Care should be paid also when assembling information from many spectral lines into a reconstruction of the global thermal structure along the line of sight. Methods are well-established (e.g., Gabriel and Jordan, 1975) and several approaches are available. The so-called method of the emission measure loci (Jordan et al., 1987) is able to tell whether plasma is isothermal of multithermal along the line of sight (Figure 7), but less able to add details. Detailed emission measure distributions can be obtained from differential emission measure (DEM) reconstruction methods (e.g., Brosius et al., 1996; Kashyap and Drake, 1998), but this is an ill-posed mathematical problem and, therefore, results are not unique and are subject to systematic and unknown errors. Forward modeling and simulations can be ways to escape from these problems, but they require non-trivial computational efforts and programming, and it is not always possible to provide accurate confidence levels. All these approaches are constantly improved and probably the best way to proceed is to combine different approaches and multiband observations and to finally obtain a global consistency.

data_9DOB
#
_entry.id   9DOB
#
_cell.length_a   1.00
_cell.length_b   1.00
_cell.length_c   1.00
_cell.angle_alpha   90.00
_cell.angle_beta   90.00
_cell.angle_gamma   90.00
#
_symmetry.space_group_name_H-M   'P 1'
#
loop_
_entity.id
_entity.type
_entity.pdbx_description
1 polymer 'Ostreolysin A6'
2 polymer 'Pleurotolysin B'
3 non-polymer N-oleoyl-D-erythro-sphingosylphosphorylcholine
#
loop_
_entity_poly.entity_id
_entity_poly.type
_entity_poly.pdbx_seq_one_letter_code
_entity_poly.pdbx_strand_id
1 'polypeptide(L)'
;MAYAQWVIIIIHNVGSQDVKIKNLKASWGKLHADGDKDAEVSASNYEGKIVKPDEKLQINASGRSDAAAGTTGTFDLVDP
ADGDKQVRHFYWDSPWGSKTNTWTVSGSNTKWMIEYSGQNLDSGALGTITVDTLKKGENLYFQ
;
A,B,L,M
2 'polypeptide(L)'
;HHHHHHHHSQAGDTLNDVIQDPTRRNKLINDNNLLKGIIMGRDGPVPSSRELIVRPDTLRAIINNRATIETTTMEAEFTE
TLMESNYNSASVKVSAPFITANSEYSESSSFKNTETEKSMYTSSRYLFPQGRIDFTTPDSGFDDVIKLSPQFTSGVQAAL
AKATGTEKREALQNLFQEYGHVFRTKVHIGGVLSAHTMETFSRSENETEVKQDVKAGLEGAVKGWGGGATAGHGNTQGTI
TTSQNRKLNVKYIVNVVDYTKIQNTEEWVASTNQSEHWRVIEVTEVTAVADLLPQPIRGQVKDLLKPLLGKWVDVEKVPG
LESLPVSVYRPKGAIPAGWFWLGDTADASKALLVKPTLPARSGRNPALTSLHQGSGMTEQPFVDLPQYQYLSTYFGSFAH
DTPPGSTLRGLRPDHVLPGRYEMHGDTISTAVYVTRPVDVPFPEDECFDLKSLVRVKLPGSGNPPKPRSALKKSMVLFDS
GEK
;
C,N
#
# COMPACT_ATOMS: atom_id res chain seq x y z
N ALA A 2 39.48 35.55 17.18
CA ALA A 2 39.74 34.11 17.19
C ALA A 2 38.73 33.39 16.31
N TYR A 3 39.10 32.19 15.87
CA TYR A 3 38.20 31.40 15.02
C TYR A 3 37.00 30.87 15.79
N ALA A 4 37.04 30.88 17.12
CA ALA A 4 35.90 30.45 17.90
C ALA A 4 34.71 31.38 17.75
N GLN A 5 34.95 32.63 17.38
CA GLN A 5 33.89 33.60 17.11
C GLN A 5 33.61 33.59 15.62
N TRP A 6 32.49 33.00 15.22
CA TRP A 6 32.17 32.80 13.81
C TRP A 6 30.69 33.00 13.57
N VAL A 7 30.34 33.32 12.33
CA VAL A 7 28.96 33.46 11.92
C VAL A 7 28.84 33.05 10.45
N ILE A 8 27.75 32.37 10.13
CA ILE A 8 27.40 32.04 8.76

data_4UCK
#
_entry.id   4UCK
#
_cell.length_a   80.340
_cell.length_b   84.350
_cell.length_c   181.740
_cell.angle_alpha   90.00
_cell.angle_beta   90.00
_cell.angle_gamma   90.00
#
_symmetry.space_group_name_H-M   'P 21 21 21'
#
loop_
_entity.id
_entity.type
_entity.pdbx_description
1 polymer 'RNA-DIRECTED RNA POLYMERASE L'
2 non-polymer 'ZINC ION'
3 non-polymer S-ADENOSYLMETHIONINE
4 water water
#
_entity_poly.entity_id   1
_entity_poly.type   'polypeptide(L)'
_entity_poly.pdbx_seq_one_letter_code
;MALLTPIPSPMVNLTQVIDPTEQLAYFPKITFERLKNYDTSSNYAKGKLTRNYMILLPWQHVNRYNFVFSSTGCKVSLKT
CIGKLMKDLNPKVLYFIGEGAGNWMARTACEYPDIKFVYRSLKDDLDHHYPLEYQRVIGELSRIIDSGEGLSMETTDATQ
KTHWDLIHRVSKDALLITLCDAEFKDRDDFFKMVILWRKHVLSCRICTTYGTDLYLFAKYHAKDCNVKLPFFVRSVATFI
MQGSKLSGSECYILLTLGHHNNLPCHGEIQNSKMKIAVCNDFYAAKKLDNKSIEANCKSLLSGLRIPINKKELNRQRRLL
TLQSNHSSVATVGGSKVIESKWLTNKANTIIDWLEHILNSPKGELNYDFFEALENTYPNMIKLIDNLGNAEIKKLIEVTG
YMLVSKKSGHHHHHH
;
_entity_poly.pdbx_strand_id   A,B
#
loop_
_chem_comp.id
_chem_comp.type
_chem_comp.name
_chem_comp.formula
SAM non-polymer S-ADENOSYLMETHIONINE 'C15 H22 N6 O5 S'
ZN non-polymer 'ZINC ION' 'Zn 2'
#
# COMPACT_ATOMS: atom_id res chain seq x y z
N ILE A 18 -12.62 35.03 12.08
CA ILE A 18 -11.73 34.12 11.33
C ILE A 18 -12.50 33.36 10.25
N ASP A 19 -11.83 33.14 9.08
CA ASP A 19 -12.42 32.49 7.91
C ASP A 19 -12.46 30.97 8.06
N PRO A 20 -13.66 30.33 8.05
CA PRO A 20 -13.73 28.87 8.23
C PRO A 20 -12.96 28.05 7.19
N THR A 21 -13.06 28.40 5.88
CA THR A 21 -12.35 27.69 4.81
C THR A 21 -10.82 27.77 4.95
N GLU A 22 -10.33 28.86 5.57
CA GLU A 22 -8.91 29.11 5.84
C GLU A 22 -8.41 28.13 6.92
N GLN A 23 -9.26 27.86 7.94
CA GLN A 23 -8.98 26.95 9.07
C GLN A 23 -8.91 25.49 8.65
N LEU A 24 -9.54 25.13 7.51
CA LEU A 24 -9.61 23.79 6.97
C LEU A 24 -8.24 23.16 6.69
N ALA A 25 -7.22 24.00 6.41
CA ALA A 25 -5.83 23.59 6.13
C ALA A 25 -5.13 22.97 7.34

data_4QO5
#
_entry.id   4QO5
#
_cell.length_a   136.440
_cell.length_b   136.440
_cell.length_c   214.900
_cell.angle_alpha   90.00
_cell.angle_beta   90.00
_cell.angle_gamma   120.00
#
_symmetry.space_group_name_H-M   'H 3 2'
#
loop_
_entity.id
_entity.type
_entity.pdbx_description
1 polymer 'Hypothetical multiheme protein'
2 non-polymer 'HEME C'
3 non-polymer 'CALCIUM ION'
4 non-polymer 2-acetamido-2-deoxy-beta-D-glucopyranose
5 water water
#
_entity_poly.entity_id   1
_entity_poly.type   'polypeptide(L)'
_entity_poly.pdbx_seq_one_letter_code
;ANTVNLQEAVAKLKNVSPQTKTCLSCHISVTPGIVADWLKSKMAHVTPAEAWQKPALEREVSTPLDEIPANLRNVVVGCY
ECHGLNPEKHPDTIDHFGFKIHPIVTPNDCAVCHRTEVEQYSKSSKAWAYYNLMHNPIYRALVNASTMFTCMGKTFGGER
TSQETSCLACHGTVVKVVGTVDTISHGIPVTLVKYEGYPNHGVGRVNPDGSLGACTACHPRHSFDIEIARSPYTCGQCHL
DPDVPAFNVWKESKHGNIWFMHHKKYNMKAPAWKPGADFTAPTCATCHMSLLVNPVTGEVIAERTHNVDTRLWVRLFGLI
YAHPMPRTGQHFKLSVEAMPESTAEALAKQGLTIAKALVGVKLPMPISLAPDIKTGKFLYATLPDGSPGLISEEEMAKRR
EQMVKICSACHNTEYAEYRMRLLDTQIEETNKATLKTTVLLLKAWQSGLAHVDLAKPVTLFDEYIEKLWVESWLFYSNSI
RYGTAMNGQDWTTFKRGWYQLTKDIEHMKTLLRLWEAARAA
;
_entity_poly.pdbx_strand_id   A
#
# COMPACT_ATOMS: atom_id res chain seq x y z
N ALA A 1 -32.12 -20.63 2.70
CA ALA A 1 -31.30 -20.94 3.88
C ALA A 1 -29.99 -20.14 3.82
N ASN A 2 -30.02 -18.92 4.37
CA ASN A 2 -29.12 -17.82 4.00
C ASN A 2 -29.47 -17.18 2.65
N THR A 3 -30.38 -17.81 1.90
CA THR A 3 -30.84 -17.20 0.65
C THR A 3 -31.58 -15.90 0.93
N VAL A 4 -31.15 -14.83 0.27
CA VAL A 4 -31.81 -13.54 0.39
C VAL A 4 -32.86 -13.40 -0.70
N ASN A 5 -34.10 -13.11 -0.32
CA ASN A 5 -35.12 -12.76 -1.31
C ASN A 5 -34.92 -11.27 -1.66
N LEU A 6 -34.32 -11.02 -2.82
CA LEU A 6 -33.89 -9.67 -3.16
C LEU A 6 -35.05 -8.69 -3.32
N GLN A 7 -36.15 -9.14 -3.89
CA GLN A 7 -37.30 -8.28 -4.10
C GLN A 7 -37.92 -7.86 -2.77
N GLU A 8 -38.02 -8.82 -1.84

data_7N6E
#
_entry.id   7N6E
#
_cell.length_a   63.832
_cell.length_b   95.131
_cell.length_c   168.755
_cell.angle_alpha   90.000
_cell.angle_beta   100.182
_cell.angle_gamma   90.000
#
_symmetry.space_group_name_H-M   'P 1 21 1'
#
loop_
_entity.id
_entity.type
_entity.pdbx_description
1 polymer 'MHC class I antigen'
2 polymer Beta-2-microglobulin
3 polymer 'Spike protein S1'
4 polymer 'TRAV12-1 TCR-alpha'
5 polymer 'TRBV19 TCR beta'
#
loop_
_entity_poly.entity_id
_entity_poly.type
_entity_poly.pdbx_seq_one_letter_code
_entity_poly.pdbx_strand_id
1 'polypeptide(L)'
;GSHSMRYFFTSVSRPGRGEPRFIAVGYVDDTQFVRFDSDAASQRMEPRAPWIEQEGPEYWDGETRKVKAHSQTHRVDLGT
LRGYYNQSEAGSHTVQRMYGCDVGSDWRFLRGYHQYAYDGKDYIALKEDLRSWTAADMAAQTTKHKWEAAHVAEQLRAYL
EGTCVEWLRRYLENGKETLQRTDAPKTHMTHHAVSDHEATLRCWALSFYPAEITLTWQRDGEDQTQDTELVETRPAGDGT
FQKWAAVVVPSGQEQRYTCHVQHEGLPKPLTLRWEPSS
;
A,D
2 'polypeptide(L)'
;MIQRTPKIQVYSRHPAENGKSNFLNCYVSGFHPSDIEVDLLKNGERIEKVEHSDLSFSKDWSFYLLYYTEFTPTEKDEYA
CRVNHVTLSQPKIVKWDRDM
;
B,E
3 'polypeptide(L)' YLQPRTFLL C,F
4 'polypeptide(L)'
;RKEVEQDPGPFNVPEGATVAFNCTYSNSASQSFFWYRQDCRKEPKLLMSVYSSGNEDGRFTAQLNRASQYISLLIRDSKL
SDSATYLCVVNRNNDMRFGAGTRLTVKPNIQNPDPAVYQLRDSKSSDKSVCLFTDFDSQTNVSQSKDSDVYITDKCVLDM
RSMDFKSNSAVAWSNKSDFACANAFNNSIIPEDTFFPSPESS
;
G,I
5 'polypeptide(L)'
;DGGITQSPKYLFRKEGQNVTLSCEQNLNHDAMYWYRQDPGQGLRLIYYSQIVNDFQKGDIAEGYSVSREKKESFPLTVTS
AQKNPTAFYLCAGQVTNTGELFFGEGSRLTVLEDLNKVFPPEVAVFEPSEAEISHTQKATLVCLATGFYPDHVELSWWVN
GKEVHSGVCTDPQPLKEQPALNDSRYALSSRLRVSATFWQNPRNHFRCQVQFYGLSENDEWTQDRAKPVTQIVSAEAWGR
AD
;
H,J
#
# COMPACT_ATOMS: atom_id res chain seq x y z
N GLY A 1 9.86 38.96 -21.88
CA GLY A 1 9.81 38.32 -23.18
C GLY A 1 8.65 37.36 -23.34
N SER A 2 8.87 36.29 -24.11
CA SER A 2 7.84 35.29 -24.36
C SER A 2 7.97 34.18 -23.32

In addition to the problems intrinsic to diagnostic techniques, we have to consider that loops appear to have different properties in different bands, as mentioned in Section 3.1.1. It is still debated whether such differences originate from an observational bias due to the instruments or from intrinsic physical differences, or both. In view of this uncertainty, in the following we will make a distinction between hot and warm loops, which will generally correspond to loops observed in the X-ray (and hot UV lines, e.g., Yohkoh/SXT, Hinode/XRT, SoHO/CDS Fe xvi line) and in the UV band (e.g., SoHO/EIT, TRACE), respectively. Cool loops are also observed in the UV band. The boundary between hot and warm loops is, of course, not sharp, and it is not even clear whether they are aspects of the same basic structure, or they really are physically different and are heated differently (see also Section 3.3.3). We will devote attention to the comparison between hot and warm loops.